“We are absolutely working for every single vote but recognising that there’s a mountain to climb, frankly.”

Richard Foord, Liberal Democrat candidate, Honiton, Devon

Richard Foord

In his Tattersall shirt, Foord, who lives locally, looks like he’s stepped out of the pages of Country Life magazine. He has the military bearing, too, of a man who spent a decade in the Army, having risen to the rank of major. On the front page of a leaflet distributed by his campaign, he is pictured in uniform above the slogan: “I served my country. Now I’m fighting for Devon.”

Along with the Union Jack bunting in the window of the campaign office, this looks a lot like a pitch to the 58% of voters in the seat who voted to leave the EU.

Earlier in the day I spotted Sir Ed Davey, the Lib Dem leader, on a train heading west, and asked if his party’s “Stop Brexit” slogan under former leader Jo Swinson in 2019 damaged its chances here in 2022. He was emphatic that it didn’t: “Traditionally we’ve been strong in rural communities, Liberal Democrats have been strong in the West Country,” said Sir Ed. “So in many ways this is going back to where our roots are.”

Helen Hurford, Conservative candidate participates in and interview, Tiverton , Devon

Helen Hurford

In a 1980s estate on the fringe of Tiverton, the sun blazes down on a near-empty car park outside a community centre. Half an hour ago, the phone in my pocket buzzed and a Tory press officer summoned me here to meet candidate Helen Hurford.

Previously, the Independent reported that she had been “ordered not to speak to the media”. The Financial Times wrote that she “was being shielded from the national media” and the Times described her as “somewhat elusive”.

But now a car pulls up and out steps Hurford, in a blue dress and trainers. With a broad smile, she flatly rejects the suggestion that she’d been kept hidden from the press corps.

“If you’d wanted to find me you could have just followed me around, knocking on the doors – you would have easily found me,” she says.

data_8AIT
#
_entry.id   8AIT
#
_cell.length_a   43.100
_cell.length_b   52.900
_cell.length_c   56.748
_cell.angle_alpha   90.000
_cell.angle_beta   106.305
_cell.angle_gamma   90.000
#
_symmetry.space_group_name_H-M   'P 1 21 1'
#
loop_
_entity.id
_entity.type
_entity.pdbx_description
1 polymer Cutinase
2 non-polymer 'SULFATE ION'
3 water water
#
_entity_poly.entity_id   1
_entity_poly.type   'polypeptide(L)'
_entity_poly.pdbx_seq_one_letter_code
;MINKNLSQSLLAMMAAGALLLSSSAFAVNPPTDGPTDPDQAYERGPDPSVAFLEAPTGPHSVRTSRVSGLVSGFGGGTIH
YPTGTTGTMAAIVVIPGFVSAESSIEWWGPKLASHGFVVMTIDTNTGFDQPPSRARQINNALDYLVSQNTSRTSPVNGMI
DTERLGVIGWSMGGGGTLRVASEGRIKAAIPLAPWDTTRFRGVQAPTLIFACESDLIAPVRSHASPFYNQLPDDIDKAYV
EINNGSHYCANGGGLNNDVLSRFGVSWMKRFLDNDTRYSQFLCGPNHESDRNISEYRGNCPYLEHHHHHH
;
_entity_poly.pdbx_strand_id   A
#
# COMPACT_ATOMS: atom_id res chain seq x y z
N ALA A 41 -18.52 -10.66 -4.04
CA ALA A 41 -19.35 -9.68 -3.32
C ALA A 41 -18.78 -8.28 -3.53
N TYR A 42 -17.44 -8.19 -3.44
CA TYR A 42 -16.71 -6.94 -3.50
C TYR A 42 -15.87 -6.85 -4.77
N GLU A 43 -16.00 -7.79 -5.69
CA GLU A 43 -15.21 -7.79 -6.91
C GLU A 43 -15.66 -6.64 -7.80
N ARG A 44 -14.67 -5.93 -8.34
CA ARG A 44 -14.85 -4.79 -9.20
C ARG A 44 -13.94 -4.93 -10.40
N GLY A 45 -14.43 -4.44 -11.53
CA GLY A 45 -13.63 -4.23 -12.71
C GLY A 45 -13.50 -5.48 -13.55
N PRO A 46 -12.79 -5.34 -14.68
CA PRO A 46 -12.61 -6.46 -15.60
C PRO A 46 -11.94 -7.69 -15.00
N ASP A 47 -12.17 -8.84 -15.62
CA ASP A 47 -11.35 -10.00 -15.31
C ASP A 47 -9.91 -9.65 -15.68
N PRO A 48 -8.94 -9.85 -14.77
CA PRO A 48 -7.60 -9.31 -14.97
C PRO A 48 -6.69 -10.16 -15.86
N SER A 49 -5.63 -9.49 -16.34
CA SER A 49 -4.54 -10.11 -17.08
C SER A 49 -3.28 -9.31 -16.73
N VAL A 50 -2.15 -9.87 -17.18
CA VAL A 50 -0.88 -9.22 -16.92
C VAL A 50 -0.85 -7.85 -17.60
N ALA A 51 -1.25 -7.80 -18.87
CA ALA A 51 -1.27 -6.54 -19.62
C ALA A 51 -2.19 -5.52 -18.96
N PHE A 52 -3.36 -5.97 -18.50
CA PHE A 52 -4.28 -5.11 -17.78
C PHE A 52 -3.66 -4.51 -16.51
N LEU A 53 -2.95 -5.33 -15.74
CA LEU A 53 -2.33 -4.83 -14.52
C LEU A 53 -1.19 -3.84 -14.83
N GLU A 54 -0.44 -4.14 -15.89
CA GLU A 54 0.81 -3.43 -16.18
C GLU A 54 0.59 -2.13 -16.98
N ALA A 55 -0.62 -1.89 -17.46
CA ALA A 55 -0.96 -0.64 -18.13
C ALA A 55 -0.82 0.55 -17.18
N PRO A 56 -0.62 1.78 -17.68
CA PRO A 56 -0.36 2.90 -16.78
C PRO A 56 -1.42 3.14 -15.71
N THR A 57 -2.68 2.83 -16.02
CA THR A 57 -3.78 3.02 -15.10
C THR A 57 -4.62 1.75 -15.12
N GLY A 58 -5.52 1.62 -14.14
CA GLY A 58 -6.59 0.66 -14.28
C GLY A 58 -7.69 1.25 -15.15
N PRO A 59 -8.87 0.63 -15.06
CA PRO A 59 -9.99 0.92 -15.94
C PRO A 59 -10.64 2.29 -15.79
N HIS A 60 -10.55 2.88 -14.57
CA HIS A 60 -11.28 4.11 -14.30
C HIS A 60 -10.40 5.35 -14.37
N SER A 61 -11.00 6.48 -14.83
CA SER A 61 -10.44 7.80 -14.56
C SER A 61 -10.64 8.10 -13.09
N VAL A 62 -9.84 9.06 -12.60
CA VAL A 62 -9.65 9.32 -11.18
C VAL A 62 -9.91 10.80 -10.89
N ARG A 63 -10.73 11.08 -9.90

Her focus, she suggests, is on the residents of Tiverton and Honiton, not reporters: “The people of the constituency come first.”

Tiverton and Honiton map

She talks about the need to improve the area’s road and rail network and support local farmers. Hurford emphasises, too, that she was born and brought up in Honiton and was the head teacher at a local school. “She has probably taught a large part of the population around here,” says local Conservative activist Luis Gordon.

It’s not the only way in which the Conservative campaign appears to have been carefully managed. While Johnson has visited the constituency during the campaign, his appearances have been low-key and without advance fanfare.

The Lib Dems have accused the prime minister of “hiding away” – but equally, it makes sense for the Tories not to take risks. “It’s a small-C and big-C Conservative area,” says Dr Hannah Bunting, a political scientist at the University of Exeter. “It would really be remarkable if we saw the seat changing hands, even under the current conditions.”

Liberal Democrat campaign boards

Privately, senior Lib Dem insiders concede that the Conservatives are taking this contest a lot more seriously than they did prior to their December 2021 defeat in North Shropshire.

And while national issues might be a headache for the Tory campaign, it’s not clear that the circumstances of Neil Parish’s departure are having much of an impact. The former MP, a farmer himself, enjoyed a lot of goodwill among the agricultural community, according to Richard Tucker, chair of the local National Farmers Union.

Richard Tucker on his farm near Tiverton, Devon

Richard Tucker

“As farmers we felt we were well represented in this area,” adds Tucker. At a recent NFU hustings, he says, “all the candidates were pretty open in acknowledging that they weren’t as agriculturally qualified as Neil. But they’re all open to learning – well, they’ve got to be.”